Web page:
Explain the conflicts involving Mrs. Mallard in "The Story of an Hour"
1. Between her marriage and freedom
2. Between her reaction to the news and to her feelings about her husband's death
3. Between seeing her husband walk in the door and her feelings prior to seeing him alive
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An upper class woman during the Gilded Age, Mrs. Louise Mallard is a repressed wife, whose property belongs to her husband Bently under the feme covert laws. When she is told that Mr. Mallard has been killed in a train wreck, Mrs. Mallard, weeps at once with "wild abandonment" as her sister holds her. However, she discovers a freedom which she has not had and feels empowered until she sees her husband walk through the door; then, she seemingly falls dead "of heart disease--of joy that kills." All this occurs within an hour.
1. Conflict between Mrs. Mallard's marriage and her freedom.
After Mrs. Mallard learns of the reported death of Mr. Mallard, she weeps, but insists upon climbing to her bedroom by herself. Once there, she sits motionless as she tries to comprehend this dramatic change in her life.
There was something coming to her and she was waiting for it, fearfully.
Finally, she embraces this "something" and says repeatedly under her breath: "free, free, free!" Now, she can live for herself; there will be "no powerful will bending hers." As a feme sole, Louise Mallard's money will return to her and she can live independently.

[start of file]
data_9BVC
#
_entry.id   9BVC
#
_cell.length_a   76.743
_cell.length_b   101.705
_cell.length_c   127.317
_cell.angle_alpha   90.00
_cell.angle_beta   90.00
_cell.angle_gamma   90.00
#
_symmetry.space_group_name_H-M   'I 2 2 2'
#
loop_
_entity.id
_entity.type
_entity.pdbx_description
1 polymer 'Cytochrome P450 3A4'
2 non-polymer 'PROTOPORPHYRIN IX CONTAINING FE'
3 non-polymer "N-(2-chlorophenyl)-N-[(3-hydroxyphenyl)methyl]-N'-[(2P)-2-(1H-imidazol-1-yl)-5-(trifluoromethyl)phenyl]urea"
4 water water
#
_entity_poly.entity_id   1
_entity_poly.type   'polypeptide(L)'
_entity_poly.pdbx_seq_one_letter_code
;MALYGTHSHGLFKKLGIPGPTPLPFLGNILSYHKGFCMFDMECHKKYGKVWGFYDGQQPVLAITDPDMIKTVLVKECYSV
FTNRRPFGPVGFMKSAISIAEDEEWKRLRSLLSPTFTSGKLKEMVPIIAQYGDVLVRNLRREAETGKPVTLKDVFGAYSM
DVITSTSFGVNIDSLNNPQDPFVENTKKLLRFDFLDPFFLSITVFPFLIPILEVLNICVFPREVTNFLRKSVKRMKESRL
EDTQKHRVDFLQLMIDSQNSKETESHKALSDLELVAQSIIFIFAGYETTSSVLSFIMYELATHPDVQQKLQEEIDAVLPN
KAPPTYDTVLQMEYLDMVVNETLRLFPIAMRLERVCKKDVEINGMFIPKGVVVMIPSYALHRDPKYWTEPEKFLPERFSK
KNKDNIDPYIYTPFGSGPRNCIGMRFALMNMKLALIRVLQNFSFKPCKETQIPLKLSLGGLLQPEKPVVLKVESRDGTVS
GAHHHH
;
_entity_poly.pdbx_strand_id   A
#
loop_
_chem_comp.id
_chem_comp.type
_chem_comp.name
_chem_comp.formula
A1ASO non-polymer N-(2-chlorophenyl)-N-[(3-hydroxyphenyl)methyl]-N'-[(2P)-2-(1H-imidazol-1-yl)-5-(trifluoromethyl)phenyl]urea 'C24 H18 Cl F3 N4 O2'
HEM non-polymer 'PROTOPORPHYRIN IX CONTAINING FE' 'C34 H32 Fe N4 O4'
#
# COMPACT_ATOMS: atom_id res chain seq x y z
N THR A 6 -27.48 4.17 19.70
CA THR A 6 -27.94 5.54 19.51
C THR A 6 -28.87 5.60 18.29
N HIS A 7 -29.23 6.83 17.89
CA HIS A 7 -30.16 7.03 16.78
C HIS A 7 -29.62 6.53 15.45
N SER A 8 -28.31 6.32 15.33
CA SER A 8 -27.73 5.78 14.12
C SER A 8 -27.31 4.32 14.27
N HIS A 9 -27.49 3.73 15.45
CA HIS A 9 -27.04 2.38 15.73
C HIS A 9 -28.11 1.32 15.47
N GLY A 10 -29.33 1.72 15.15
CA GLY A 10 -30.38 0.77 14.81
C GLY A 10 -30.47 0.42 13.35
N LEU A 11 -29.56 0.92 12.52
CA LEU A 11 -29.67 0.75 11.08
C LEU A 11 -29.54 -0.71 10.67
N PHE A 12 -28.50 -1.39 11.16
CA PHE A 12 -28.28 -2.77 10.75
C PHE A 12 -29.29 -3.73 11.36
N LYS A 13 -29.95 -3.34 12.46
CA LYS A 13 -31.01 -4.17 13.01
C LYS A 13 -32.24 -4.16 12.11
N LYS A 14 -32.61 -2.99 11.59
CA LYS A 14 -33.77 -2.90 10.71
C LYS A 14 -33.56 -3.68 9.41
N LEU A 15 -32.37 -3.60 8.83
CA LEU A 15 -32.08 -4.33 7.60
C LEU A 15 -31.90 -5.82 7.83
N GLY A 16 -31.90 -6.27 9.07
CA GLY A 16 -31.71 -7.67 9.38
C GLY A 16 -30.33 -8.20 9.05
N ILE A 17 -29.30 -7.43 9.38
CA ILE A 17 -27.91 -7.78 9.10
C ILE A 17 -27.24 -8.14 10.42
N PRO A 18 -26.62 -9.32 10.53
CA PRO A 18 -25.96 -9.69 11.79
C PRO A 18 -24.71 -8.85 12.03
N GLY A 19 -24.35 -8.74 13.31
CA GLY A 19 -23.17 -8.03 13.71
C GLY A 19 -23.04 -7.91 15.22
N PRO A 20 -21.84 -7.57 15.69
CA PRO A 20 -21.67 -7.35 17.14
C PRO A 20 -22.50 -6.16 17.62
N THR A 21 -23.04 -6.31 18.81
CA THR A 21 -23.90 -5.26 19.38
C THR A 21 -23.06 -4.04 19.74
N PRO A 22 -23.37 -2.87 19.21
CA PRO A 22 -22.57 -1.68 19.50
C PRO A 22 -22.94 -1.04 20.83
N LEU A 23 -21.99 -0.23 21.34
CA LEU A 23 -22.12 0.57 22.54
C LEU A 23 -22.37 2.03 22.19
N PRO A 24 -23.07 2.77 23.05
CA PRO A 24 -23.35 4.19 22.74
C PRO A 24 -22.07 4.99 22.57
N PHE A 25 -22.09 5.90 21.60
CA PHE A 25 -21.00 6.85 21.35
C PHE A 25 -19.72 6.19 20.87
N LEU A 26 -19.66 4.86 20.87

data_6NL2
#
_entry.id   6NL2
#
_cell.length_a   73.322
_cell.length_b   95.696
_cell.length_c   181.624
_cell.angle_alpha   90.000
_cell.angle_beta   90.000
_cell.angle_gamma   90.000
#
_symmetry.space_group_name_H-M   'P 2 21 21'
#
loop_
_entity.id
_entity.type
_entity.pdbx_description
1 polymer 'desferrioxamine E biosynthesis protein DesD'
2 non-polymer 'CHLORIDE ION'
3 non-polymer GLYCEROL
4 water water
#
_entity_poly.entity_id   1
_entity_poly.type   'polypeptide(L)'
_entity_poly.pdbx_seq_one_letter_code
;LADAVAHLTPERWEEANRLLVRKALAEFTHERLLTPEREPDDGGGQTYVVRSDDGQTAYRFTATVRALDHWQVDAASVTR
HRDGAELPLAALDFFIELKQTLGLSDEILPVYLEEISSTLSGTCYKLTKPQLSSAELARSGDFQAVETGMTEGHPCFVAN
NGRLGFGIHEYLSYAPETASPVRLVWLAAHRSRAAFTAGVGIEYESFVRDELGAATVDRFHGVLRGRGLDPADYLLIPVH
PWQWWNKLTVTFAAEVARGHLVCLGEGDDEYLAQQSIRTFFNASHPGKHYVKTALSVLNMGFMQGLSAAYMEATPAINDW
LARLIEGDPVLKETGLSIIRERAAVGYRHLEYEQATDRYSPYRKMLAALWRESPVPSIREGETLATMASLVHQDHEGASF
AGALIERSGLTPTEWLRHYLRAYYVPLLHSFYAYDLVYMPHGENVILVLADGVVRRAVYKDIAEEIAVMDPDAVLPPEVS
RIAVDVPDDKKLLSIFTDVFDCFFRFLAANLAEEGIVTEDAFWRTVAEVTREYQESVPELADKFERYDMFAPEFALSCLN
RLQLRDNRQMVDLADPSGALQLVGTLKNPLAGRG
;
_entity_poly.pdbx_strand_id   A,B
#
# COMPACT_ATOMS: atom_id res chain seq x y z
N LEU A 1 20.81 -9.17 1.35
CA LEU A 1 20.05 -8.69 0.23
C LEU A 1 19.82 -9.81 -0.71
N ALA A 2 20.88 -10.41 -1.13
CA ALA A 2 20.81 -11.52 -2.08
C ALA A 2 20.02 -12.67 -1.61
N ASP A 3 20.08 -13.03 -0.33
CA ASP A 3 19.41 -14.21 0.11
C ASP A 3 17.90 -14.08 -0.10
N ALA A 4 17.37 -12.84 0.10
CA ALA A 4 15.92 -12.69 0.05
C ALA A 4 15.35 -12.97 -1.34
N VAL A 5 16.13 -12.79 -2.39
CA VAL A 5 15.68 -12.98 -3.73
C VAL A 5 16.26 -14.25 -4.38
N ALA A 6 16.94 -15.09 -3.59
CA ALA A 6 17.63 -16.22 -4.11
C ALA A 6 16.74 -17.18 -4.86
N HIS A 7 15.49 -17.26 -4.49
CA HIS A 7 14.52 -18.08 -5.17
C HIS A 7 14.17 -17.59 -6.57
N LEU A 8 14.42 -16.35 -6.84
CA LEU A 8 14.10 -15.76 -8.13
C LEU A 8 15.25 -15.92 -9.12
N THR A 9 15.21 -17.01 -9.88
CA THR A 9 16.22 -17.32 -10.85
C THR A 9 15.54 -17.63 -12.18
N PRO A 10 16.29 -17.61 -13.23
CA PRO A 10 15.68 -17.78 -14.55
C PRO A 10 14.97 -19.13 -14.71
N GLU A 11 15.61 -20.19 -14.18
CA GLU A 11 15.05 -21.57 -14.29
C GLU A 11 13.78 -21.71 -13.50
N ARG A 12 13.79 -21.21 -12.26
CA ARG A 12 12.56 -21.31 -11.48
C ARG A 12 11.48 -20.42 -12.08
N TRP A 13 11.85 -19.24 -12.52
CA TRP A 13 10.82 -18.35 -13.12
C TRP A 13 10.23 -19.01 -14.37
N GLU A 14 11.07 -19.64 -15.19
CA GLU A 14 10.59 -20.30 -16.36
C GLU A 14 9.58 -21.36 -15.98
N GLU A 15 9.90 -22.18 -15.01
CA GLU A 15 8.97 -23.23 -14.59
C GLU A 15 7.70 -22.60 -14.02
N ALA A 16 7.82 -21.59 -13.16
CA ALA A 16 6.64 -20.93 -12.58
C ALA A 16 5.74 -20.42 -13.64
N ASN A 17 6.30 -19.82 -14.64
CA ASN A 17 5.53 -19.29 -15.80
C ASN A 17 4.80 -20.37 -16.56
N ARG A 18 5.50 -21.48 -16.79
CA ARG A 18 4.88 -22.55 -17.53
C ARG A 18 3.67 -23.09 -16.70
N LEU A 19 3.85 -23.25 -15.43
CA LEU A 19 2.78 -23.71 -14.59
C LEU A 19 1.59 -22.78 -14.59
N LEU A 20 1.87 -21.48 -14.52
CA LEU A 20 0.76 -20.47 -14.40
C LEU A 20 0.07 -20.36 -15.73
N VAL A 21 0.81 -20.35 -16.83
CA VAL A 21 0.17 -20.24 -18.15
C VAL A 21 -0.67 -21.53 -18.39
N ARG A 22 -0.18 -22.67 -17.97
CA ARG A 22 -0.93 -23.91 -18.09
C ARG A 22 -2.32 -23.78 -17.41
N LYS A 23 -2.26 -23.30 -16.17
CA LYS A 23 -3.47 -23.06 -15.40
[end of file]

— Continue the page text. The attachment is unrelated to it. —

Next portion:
2. Conflict between the news of her husband's death and her feelings about his loss.
Mrs. Mallard cries when she hears of her husband's death and yet she realizes it is the end of her social and private repression as she repeats the word free. She knows that she will grieve when she sees his corpse, his face "that had never looked save with love upon her." However, she cannot escape the feeling of freedom from repression as she awakens to the idea that she can be her own person now.
3. Conflict between Louise's feelings prior to seeing her husband alive and seeing her husband walk in the door.
Alone in her room, Mrs. Mallard considers all the advantages she will have as a widow because the years "will belong to her"; upon further reflection, Louise Mallard recognizes this new assertion of self as the "strongest impulse of her being"; consequently, when she steps out of her room, Louise carries herself "like a goddess of Victory." She descends the stairs with her sister as her husband's friend Richard waits beneath. However, at that moment, the front door opens and Brently Mallard enters his house. This unexpected appearance of the man she has believed dead shocks Mrs. Mallard. It also crushes all her hopes of a new, independent life and freedom. She dies "of heart disease." That is, her heart is so strained by her loss of freedom and independence that it kills her.
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